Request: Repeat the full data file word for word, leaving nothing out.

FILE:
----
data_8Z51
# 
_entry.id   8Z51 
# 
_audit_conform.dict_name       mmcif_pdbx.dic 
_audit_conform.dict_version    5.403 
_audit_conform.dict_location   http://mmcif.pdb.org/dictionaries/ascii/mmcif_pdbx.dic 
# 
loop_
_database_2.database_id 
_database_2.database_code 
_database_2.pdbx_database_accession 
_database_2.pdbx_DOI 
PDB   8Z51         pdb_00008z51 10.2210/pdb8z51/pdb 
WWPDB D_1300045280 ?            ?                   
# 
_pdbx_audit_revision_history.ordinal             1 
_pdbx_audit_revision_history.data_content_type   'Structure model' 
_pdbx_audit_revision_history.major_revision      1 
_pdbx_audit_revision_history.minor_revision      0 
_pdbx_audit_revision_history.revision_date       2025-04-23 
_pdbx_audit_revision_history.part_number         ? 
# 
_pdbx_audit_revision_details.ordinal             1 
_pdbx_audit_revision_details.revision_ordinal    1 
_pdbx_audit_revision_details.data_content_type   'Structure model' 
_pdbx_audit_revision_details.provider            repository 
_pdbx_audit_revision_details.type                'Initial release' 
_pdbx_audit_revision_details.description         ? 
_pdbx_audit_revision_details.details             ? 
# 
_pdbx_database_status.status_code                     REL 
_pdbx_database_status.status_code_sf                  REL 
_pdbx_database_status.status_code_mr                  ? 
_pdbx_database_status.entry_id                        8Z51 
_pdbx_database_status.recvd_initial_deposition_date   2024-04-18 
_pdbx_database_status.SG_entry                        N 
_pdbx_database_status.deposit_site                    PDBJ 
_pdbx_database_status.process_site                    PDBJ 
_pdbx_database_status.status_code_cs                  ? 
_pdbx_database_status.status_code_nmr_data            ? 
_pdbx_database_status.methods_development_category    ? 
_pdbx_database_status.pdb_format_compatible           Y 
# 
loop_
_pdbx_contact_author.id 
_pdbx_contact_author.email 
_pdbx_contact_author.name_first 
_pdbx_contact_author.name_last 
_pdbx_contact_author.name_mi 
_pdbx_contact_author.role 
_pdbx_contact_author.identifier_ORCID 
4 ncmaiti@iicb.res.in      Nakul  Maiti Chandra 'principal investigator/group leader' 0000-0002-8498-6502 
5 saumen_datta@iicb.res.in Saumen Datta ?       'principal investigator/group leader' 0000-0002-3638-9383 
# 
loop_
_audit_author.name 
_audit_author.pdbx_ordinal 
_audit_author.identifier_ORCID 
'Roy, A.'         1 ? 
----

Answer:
data_8Z51
# 
_entry.id   8Z51 
# 
_audit_conform.dict_name       mmcif_pdbx.dic 
_audit_conform.dict_version    5.403 
_audit_conform.dict_location   http://mmcif.pdb.org/dictionaries/ascii/mmcif_pdbx.dic 
# 
loop_
_database_2.database_id 
_database_2.database_code 
_database_2.pdbx_database_accession 
_database_2.pdbx_DOI 
PDB   8Z51         pdb_00008z51 10.2210/pdb8z51/pdb 
WWPDB D_1300045280 ?            ?                   
# 
_pdbx_audit_revision_history.ordinal             1 
_pdbx_audit_revision_history.data_content_type   'Structure model' 
_pdbx_audit_revision_history.major_revision      1 
_pdbx_audit_revision_history.minor_revision      0 
_pdbx_audit_revision_history.revision_date       2025-04-23 
_pdbx_audit_revision_history.part_number         ? 
# 
_pdbx_audit_revision_details.ordinal             1 
_pdbx_audit_revision_details.revision_ordinal    1 
_pdbx_audit_revision_details.data_content_type   'Structure model' 
_pdbx_audit_revision_details.provider            repository 
_pdbx_audit_revision_details.type                'Initial release' 
_pdbx_audit_revision_details.description         ? 
_pdbx_audit_revision_details.details             ? 
# 
_pdbx_database_status.status_code                     REL 
_pdbx_database_status.status_code_sf                  REL 
_pdbx_database_status.status_code_mr                  ? 
_pdbx_database_status.entry_id                        8Z51 
_pdbx_database_status.recvd_initial_deposition_date   2024-04-18 
_pdbx_database_status.SG_entry                        N 
_pdbx_database_status.deposit_site                    PDBJ 
_pdbx_database_status.process_site                    PDBJ 
_pdbx_database_status.status_code_cs                  ? 
_pdbx_database_status.status_code_nmr_data            ? 
_pdbx_database_status.methods_development_category    ? 
_pdbx_database_status.pdb_format_compatible           Y 
# 
loop_
_pdbx_contact_author.id 
_pdbx_contact_author.email 
_pdbx_contact_author.name_first 
_pdbx_contact_author.name_last 
_pdbx_contact_author.name_mi 
_pdbx_contact_author.role 
_pdbx_contact_author.identifier_ORCID 
4 ncmaiti@iicb.res.in      Nakul  Maiti Chandra 'principal investigator/group leader' 0000-0002-8498-6502 
5 saumen_datta@iicb.res.in Saumen Datta ?       'principal investigator/group leader' 0000-0002-3638-9383 
# 
loop_
_audit_author.name 
_audit_author.pdbx_ordinal 
_audit_author.identifier_ORCID 
'Roy, A.'         1 ? 